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1,000 extra secondary teachers to come from job-sharers and registered teachers not working in education

This is one of many measures included in the government’s roadmap to re-opening schools at the end of August.

THE EXTRA 1,080 teachers set to be added to Irish secondary schools will come from jobs-sharers as well as trained and registered teachers working in other sectors, the Education Minister has said. 

Minister Norma Foley this evening announced an additional 1,000+ teachers will be added to post-primary level education at a cost of €53 million. 

This is one of many measures included in the government’s roadmap to re-opening schools at the end of August. 

Speaking at the post-Cabinet briefing, Minister Foley said: “Currently there are 1,300 teachers who are job-sharers, and for the first time we will lift the bar that would have been on them to do additional hours in school, which will go some way towards meeting the needs that might be there. 

“There are 2,000 teachers who are currently registered with the Teaching Council but not working in the education sector, so we will be looking at that as a resource.

“I’m conscious that there are 300, for example, teachers who have trained in the UK, and we will look at speeding up their Teaching Council requirements to facilitate them returning.”

Job sharing is an option for teachers who want to combine work commitments and personal responsibilities, according to the Department of Education

A teacher can apply to either share a full-time post or apply to reduce their hours to half that of a full-time teacher.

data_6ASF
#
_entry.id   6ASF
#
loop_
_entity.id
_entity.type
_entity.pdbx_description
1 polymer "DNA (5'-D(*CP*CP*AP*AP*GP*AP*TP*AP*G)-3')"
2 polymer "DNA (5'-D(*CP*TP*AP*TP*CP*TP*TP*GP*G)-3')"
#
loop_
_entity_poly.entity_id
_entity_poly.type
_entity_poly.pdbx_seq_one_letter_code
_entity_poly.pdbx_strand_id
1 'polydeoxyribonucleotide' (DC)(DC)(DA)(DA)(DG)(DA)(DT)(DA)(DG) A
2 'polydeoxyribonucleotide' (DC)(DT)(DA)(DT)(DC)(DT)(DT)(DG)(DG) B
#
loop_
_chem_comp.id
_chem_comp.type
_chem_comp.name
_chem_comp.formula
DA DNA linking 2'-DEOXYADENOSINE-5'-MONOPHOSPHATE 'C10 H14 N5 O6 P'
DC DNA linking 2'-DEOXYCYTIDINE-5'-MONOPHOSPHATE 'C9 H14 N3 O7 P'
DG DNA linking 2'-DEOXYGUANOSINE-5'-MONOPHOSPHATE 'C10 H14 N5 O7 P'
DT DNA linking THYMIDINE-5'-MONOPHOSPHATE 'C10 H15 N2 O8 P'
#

The minimum period for a job sharing arrangement is one school year. 

Social Democrats TD Gary Gannon, the party spokesperson on education, expressed doubts about the arrangement for job sharing teachers to fill the positions. 

“Minister Foley admitted today that the recruitment of secondary school teachers presents more of a challenge and she suggested that some of those on job share arrangements could be brought in full-time as part of the solution,” Gannon said in a statement. 

“However, some of those teachers may have childcare issues or other commitments that preclude from working additional hours.”

Over 600 teacher posts will be initially allocated to secondary schools. The remaining positions will be used to support schools facing particular issues with re-opening and adhering to social distancing measures within classes. 

At primary level, additional funding of €41.2 million will be made available to hire substitute teachers.

This is aimed to deal with substitutions not covered by existing schemes, as well as instances where staff members who display symptoms can’t come to work, 

“That particular substitution panel that is being rolled out nationally will cover that and there is no shortage of availability of primary school teachers,” Foley said. 

“I do appreciate there are further challenges at second level, but that is something that I have been very aware of.”

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